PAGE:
jueves, 12 de febrero de 2015

ACNS: Previously unidentified ‘texting rhythm’ is a new and specific waveform

ACNS: Previously unidentified ‘texting rhythm’ is a new and specific waveform

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ACNS: Previously unidentified ‘texting rhythm’ is a new and specific waveform

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as presented at the Annual Meeting of the American Clinical Neurophysiology Society
The previously unidentified “texting rhythm” (TR) is a new and specific waveform linked to using new technology associated with text messaging, according to a study presented at ACNS, held in February in Houston. It likely reflects a visual-cognitive network activation unique to cellphone use. 
Benedetto S. DiCiaccio, MD, and colleagues at the Mayo Clinic Jacksonville in Jacksonville, Florida, evaluated 66 patients (51 female, mean age 34.74) with paroxysmal events (38 with epileptic [ES] and 23 with non-epileptic seizures [NES]) who were admitted for video-EEG monitoring. According to the study authors, the TR is a generalized burst of 5-6 Hz theta maximal in the fronto-central head regions during active texting. Other methods of activation included finger tapping/swiping, mathematic computation, scanning eye movements, speech/ cognitive testing, and audio telephone conversations. The presence of a TR was compared between patients with ES and NES and between methods of activation.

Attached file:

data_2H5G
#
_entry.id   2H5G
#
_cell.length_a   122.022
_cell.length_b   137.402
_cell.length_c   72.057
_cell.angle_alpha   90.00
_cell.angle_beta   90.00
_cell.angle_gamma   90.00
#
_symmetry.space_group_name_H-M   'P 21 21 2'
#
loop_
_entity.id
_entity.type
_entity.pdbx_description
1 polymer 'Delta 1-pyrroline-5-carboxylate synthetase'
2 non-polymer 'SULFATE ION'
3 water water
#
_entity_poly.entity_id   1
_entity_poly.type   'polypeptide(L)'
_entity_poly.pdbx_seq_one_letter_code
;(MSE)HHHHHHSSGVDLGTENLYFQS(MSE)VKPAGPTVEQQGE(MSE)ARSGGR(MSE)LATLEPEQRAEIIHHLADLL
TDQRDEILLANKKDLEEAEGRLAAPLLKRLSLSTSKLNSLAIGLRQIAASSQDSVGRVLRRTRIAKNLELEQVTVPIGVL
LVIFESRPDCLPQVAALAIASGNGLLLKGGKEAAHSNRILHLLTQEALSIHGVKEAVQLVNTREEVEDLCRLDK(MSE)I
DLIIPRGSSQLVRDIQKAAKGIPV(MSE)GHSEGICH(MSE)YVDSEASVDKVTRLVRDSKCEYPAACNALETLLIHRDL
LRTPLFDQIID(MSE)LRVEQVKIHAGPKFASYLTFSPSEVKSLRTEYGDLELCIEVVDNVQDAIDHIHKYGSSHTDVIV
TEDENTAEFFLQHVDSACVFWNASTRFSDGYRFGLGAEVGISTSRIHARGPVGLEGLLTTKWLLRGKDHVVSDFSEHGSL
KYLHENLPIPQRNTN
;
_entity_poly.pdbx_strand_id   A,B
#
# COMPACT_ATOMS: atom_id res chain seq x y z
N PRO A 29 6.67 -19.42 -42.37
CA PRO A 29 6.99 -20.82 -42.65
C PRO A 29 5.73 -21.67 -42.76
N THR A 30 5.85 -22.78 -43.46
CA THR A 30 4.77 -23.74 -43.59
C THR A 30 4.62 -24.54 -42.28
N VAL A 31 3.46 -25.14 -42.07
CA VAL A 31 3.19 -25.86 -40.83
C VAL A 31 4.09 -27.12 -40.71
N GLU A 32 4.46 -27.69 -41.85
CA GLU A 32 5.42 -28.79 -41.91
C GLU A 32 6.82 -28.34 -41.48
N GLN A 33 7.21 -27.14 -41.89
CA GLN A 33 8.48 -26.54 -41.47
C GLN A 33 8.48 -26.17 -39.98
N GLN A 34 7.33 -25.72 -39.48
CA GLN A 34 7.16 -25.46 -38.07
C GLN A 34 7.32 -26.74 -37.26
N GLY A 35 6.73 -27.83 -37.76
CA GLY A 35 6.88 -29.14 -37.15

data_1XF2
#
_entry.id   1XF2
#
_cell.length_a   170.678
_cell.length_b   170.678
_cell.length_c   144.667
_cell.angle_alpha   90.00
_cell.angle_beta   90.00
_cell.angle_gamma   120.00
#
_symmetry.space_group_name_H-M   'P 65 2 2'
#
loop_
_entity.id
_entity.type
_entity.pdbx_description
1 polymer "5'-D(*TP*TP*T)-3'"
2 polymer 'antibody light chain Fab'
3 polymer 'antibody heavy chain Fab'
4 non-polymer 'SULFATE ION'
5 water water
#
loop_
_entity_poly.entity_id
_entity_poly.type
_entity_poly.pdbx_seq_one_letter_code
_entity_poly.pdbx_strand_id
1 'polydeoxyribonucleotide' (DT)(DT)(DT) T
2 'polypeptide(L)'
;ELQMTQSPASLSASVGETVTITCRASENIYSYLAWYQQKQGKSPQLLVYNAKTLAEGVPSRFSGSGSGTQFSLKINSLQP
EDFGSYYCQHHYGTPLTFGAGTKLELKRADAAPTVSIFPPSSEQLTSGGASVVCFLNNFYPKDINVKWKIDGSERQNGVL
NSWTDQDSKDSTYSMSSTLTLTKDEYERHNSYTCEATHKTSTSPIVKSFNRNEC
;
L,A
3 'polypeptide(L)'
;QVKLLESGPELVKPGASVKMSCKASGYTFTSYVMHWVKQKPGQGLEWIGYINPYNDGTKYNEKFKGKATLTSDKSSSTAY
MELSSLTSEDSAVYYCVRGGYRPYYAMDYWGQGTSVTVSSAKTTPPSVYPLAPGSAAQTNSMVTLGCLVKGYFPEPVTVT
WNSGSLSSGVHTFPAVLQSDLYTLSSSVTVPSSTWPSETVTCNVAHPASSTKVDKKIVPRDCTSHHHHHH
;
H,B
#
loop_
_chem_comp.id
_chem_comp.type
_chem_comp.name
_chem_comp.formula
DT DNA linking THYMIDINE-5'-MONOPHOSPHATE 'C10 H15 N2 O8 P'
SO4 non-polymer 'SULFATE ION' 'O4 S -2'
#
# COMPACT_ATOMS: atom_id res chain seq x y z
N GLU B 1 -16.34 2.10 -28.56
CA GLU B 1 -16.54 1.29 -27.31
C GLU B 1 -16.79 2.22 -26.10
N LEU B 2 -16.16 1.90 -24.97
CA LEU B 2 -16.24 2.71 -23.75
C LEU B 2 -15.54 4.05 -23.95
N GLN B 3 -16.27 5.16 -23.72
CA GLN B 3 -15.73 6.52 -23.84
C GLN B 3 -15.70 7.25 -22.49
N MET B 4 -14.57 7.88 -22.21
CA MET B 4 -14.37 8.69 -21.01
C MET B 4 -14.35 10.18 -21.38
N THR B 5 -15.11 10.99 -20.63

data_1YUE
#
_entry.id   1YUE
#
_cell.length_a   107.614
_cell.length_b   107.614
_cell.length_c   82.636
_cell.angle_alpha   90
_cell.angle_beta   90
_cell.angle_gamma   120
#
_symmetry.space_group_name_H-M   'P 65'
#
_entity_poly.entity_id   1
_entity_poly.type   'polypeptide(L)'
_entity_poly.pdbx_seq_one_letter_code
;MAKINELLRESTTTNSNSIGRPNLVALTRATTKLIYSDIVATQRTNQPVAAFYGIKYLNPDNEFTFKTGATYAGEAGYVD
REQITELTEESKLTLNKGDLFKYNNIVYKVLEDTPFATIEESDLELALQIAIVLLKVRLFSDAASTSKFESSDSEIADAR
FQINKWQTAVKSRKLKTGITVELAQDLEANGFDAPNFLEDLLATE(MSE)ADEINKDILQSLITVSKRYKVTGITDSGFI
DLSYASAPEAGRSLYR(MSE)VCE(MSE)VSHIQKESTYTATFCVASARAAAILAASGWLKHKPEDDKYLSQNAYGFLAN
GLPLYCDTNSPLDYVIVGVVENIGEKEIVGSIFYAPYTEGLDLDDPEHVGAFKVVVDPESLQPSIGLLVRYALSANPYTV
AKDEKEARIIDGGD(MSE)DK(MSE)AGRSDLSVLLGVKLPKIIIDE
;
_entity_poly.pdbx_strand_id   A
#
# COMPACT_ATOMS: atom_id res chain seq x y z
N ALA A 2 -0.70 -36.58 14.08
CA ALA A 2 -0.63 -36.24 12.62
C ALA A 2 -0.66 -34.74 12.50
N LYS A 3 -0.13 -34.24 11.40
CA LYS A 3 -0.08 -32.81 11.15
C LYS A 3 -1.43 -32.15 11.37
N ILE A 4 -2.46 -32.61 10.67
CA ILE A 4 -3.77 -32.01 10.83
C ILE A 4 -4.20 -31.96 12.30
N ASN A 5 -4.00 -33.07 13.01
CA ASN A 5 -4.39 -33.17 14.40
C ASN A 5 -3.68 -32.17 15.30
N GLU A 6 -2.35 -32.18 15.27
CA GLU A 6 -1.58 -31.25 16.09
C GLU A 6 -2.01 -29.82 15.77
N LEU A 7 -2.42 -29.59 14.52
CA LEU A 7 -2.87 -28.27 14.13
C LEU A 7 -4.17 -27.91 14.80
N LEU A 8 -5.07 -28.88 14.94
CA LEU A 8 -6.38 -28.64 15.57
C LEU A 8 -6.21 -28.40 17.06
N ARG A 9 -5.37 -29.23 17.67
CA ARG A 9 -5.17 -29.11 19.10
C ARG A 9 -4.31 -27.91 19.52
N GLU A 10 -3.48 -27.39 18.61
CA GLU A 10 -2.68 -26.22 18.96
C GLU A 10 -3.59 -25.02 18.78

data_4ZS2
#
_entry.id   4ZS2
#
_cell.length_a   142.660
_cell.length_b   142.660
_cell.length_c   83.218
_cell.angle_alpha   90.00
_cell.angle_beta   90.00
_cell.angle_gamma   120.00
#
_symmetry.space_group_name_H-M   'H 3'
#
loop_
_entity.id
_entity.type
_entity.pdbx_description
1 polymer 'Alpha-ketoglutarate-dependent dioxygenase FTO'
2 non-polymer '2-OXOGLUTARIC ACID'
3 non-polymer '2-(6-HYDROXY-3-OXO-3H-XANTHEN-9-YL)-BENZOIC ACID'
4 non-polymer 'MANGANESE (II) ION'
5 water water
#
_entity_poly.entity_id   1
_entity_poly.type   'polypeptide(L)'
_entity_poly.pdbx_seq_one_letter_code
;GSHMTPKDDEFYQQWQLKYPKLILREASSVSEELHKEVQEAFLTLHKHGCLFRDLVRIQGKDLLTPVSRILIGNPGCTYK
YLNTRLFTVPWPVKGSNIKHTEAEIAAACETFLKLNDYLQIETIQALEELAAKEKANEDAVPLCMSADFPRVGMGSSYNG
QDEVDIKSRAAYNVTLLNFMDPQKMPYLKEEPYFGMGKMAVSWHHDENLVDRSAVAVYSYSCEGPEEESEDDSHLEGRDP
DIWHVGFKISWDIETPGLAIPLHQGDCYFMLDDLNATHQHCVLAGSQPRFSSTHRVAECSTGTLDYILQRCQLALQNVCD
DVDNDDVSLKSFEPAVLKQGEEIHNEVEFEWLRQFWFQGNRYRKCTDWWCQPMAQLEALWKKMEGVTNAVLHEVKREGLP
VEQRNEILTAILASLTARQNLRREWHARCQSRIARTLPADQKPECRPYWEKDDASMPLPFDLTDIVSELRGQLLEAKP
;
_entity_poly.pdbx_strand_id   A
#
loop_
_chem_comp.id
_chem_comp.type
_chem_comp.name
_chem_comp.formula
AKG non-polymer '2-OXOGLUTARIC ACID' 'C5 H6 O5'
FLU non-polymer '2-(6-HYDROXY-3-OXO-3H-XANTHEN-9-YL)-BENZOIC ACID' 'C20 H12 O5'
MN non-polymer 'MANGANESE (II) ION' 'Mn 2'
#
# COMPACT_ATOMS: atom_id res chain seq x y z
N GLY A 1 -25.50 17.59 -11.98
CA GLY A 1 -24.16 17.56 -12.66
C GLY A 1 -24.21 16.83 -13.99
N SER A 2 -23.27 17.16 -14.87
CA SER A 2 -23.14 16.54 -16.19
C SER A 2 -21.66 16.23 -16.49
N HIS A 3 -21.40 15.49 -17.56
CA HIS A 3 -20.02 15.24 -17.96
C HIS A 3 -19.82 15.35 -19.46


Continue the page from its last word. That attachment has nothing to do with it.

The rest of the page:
Following data analysis, the TR was found to be highly specific to texting without the appearance of a similar waveform during mental activation or audio cellphone use (P <0.0001) . A TR was present in 44.0% of patients lasting from two seconds to continuous runs during the activity. Further, it was present in 57.9% of patients with ES but only 17.4% of patients with NES (P=0.0019). Additionally, the average age for those with a TR was 30.45, while those without a TR was 38.11 (P=0.0117).

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